Winter Olympic scams target your personal and financial information
The 2018 PyeongChang Winter Olympics are in full swing, with several of our local athletes competing, and are targeting or have already won a medal in South Korea:
- Hailey Langland (born in Irvine) – snowboarding, sixth place in slopestyle
- Jonathon Blum (born in Long Beach) – ice hockey, men’s preliminary round starts on February 14
- Carlo Valdes (born and resides in Newport Beach) – bobsled, event begins on February 18
- Chloe Kim (born in Long Beach, resides in Torrance) – snowboarding, gold medal in halfpipe
- Adam Rippon (resides in Los Angeles) – figure skating, bronze medal in the team event, men’s single event begins on February 16
Unfortunately, cybercriminals are also targeting an Olympic payoff. Consumer Reports recently reported that phishing emails that use the Olympics as a lure are expected to surge during the 17-day event.
Olympic scams target personal and financial information
According to the Consumer Reports article, this year’s phishing activity could be “especially bad,” and might offer, “great deals on Olympic gear, unaired footage of the ice-skating competitions, or official government communications related to the Pyeongchang Games.”
The bogus emails are meant to entice you to click on a link, which will take you to a fraudulent website with the ability to steal your personal data, especially passwords and credit card information.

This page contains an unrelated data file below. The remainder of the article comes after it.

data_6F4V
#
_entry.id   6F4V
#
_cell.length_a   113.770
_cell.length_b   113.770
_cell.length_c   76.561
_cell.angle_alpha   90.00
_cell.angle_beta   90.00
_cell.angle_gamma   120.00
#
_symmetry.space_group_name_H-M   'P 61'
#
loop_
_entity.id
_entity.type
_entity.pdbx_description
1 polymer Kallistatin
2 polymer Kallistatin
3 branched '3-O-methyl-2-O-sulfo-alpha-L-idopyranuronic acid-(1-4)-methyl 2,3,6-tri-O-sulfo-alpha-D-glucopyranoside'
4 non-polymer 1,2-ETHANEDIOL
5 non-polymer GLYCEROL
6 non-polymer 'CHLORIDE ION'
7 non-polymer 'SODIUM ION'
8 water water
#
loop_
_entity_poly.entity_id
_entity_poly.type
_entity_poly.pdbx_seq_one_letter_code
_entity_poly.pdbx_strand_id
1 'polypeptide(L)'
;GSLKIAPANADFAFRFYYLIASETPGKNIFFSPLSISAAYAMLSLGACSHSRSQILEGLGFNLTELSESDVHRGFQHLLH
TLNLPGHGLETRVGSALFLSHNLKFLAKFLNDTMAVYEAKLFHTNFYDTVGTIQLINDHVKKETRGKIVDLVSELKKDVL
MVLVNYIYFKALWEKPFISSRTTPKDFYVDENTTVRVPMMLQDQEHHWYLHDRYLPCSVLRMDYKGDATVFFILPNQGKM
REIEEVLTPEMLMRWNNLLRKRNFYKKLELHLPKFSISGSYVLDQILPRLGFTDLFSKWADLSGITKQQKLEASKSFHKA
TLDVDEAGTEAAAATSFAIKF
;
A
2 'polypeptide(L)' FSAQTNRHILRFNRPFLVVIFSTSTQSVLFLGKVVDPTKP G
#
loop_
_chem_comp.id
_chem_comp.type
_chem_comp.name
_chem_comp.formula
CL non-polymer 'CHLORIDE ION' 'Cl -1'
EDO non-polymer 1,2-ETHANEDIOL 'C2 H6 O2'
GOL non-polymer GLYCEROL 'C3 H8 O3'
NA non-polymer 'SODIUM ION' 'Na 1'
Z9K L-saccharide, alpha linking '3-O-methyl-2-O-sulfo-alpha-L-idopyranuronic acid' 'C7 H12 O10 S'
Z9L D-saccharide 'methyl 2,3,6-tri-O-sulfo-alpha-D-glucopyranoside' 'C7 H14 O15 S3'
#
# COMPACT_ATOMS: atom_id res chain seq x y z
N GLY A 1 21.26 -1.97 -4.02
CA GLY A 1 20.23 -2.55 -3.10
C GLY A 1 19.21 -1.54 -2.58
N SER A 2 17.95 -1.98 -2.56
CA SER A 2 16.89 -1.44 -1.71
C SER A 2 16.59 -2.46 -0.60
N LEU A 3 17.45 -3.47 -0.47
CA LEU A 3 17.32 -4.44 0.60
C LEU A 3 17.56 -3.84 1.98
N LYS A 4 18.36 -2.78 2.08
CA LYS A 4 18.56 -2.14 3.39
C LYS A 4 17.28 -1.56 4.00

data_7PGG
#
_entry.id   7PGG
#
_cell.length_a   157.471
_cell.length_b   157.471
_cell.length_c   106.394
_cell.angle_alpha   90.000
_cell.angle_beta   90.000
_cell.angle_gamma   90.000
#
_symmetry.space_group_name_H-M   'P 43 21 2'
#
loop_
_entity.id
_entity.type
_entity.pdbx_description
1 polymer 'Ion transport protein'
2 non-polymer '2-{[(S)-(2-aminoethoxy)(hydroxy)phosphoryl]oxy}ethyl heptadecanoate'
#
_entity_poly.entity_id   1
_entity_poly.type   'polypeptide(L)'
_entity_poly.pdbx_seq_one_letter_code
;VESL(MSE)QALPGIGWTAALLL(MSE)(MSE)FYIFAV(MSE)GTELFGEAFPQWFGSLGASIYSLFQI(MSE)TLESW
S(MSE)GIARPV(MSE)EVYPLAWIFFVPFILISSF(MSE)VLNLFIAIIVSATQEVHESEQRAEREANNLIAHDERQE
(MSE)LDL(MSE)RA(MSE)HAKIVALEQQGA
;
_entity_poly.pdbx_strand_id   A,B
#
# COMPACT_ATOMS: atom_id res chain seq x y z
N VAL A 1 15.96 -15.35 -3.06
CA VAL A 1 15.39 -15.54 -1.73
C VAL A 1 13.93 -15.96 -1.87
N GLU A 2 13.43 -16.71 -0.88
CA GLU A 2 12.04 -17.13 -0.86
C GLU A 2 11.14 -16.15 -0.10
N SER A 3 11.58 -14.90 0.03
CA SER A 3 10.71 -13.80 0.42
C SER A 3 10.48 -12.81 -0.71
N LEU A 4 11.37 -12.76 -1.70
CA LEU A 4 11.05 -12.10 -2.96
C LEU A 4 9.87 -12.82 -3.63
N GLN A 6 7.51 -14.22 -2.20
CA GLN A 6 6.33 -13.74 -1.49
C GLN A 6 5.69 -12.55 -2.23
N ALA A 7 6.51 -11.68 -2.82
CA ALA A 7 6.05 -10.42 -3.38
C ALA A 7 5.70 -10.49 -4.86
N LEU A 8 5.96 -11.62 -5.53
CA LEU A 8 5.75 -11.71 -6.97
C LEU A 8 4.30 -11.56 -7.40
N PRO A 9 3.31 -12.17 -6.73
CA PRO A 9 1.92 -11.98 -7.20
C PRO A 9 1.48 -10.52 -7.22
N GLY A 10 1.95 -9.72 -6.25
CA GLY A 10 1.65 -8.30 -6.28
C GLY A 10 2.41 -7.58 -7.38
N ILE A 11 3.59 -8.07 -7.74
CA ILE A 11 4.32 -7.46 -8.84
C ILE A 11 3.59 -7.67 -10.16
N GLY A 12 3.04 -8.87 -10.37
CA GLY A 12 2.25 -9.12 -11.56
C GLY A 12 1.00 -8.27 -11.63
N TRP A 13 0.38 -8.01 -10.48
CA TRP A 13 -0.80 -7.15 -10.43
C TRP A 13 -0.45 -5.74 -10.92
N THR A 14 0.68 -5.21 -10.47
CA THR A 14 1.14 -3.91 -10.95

Why the Olympics?
The Winter Olympics are the biggest event on television right now, it’s all over the news and social media, and people are generally more likely to click, read or buy things that are connected to the Games than they ordinarily would be. The excitement and ubiquity of the event presents a greater opportunity and a wider audience, which offers more targets for phishing scams.
Moreover, hackers have identified Olympic computer systems as targets. In addition to cybersecurity concerns about the systems that run the Olympics, McAfee, the company that provides computer software for virus protection, issued a report in January in which its “Advanced Threat Research analysts … discovered a campaign targeting organizations involved with the Pyeongchang Olympics.”
According to the Express, McAfee “says that tactics will include email distributed from ‘spoofed’ corporate branded email addresses, emails written in native languages; and the addition of attached documents marked as ‘protected.’”
Finally, because the Games are being held in South Korea, there is a geopolitical subtext, especially regarding North Korea, which has a history of hacking and spying on it’s southern neighbor.
How to protect yourself against phishing
Phishing refers to the practice of transmitting a fraudulent message that appears to be from a reputable sender to trick the recipient into divulging or providing information. The phishing attempt can be by email, text or other electronic communications methods.
Olympic phishing scams pose an increased threat, so don’t fall victim.
For more information about how phishing works and ways to reduce your risk, visit the Nuvision blog post, “Dangers of Phishing & Public Wi-Fi.”
To stay on top of Nuvision alerts and information related to fraud and identity theft protection, financial and data protection, and cybersecurity, check our Fraud Protection blog or follow Nuvision on Facebook and Twitter to receive updates when new articles are published.